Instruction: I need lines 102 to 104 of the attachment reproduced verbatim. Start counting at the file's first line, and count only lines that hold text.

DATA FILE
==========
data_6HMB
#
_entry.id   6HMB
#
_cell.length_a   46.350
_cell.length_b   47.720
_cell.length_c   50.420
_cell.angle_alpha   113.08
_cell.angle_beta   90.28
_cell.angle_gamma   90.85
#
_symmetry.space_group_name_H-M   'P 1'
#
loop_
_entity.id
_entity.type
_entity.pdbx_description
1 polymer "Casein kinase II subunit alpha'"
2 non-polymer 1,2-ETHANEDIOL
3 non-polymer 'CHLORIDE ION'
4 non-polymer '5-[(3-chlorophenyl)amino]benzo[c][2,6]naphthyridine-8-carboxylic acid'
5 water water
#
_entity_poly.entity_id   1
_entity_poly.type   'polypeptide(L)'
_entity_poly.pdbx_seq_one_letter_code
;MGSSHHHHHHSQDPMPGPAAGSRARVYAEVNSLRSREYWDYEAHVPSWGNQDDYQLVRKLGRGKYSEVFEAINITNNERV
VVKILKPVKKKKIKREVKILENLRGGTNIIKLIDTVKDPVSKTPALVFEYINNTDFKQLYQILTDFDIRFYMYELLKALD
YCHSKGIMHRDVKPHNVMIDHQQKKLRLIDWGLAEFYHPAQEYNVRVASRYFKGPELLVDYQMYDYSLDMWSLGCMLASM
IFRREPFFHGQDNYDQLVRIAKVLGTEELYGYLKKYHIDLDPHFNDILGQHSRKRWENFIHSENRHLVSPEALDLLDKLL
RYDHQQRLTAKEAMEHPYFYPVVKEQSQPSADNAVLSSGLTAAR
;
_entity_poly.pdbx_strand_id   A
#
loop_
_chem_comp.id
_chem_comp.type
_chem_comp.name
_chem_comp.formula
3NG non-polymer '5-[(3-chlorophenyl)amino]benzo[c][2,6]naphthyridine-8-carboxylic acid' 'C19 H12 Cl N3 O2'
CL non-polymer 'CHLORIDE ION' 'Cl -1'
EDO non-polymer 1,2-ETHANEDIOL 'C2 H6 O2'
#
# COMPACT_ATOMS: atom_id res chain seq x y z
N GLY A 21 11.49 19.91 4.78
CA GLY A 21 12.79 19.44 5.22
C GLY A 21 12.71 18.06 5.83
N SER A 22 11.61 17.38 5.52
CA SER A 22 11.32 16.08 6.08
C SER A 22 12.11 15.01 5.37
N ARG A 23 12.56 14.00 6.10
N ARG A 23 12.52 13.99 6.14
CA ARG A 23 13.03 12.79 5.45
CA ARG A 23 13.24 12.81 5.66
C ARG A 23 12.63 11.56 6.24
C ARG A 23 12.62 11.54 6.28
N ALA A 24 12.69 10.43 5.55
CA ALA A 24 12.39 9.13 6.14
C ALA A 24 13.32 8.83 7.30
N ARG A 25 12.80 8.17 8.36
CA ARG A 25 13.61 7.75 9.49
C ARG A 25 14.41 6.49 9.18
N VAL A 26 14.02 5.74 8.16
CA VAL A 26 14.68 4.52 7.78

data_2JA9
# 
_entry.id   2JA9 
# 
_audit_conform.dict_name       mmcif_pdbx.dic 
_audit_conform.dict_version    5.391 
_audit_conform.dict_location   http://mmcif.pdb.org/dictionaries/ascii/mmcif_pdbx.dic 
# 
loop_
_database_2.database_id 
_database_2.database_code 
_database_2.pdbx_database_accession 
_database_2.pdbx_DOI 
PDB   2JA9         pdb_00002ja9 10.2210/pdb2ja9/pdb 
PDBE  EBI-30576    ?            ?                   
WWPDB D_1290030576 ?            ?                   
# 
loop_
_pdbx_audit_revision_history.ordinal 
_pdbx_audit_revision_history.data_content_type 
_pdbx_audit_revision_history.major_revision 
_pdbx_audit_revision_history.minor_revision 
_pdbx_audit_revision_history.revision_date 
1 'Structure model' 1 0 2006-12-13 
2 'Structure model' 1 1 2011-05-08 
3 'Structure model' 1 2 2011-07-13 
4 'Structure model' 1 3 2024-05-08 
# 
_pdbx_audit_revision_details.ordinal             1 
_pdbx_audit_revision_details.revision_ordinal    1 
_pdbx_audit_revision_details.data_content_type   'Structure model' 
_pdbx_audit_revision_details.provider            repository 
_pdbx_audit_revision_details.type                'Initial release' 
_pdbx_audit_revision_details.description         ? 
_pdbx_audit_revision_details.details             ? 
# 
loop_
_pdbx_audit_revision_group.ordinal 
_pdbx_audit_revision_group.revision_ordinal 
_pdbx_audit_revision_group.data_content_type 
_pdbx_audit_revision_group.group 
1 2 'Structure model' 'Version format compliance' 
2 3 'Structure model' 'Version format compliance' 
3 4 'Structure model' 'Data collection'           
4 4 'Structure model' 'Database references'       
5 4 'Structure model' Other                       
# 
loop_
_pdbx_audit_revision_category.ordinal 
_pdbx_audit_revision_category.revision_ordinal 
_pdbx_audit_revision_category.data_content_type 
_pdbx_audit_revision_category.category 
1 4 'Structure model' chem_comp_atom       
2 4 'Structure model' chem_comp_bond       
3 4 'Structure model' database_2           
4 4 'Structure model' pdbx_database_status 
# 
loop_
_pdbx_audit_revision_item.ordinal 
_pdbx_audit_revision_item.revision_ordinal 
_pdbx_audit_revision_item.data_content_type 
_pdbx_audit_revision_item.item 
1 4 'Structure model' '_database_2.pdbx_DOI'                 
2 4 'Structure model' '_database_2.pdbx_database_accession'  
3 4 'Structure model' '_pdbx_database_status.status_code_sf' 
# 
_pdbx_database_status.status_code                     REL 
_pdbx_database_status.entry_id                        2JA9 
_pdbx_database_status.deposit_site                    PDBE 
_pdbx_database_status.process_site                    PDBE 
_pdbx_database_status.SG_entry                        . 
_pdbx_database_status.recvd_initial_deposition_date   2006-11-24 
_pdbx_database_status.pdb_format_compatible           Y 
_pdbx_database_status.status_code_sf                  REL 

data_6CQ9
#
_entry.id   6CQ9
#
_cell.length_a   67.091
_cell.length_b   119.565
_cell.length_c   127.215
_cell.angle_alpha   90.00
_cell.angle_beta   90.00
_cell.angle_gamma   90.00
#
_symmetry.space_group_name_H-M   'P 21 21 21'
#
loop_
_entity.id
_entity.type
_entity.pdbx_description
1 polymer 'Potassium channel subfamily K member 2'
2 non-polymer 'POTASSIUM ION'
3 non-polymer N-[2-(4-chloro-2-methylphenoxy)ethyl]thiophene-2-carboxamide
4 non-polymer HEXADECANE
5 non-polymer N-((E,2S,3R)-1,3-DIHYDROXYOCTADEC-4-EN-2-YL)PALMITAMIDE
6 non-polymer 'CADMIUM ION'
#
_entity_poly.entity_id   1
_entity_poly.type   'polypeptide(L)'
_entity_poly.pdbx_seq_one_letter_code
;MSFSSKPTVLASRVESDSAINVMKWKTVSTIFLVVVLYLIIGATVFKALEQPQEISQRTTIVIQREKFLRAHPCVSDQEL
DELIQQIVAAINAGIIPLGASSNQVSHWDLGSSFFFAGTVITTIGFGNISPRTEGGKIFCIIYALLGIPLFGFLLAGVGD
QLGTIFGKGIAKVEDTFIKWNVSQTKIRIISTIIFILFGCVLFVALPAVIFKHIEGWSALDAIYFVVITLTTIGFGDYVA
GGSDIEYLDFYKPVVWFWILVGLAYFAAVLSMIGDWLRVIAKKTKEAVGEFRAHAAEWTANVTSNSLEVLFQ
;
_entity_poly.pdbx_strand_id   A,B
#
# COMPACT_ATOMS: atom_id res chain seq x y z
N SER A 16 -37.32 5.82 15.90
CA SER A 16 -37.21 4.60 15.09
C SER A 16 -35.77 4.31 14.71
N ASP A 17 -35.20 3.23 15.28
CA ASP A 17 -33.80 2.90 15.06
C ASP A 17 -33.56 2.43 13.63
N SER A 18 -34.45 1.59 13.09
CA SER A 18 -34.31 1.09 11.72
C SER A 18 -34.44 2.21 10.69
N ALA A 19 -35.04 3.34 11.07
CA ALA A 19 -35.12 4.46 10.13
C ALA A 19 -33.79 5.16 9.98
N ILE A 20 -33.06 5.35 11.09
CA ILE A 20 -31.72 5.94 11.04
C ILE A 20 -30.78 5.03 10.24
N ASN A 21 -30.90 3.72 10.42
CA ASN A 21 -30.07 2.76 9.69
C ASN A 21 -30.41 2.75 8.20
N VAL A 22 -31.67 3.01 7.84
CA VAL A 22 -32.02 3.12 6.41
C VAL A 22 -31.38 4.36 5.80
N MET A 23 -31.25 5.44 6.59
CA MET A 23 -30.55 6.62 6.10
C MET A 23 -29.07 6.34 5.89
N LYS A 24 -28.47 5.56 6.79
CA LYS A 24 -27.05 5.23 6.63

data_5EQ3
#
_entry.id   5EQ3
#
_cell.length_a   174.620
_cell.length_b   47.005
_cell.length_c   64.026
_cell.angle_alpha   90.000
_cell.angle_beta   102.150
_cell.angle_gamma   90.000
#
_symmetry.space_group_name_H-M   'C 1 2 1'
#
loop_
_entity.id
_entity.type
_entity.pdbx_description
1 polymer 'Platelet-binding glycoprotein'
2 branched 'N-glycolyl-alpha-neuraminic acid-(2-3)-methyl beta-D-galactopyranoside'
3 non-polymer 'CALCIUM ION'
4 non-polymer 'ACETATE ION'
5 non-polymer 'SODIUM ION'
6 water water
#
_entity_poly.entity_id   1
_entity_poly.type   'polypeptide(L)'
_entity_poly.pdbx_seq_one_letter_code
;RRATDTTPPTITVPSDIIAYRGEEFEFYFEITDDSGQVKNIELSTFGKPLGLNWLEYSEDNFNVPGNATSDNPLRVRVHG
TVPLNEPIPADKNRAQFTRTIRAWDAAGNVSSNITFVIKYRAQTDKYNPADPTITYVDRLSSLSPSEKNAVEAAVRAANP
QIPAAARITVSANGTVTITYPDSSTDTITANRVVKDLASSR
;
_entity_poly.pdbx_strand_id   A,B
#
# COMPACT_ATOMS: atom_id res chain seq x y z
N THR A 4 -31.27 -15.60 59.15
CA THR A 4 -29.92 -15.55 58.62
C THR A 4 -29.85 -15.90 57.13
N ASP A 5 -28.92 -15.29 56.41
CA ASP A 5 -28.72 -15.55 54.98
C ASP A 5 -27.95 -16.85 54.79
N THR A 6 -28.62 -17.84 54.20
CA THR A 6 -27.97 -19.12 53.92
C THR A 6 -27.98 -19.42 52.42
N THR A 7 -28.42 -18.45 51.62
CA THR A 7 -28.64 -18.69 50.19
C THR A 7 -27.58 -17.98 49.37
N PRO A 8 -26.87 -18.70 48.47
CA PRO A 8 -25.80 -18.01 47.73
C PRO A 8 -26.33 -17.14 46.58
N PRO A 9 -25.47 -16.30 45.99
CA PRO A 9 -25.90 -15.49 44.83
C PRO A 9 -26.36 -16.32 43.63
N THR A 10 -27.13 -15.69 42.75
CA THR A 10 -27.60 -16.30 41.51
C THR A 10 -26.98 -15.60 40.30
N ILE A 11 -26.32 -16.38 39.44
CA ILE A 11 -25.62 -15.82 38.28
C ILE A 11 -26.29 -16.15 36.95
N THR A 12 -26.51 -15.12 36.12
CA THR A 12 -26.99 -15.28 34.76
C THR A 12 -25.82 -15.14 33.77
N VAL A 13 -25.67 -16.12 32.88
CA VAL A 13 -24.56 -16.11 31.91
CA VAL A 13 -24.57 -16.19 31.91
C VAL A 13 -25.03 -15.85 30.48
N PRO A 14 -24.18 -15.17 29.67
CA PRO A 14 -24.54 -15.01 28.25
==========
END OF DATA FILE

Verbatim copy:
_pdbx_audit_revision_group.ordinal 
_pdbx_audit_revision_group.revision_ordinal 
_pdbx_audit_revision_group.data_content_type 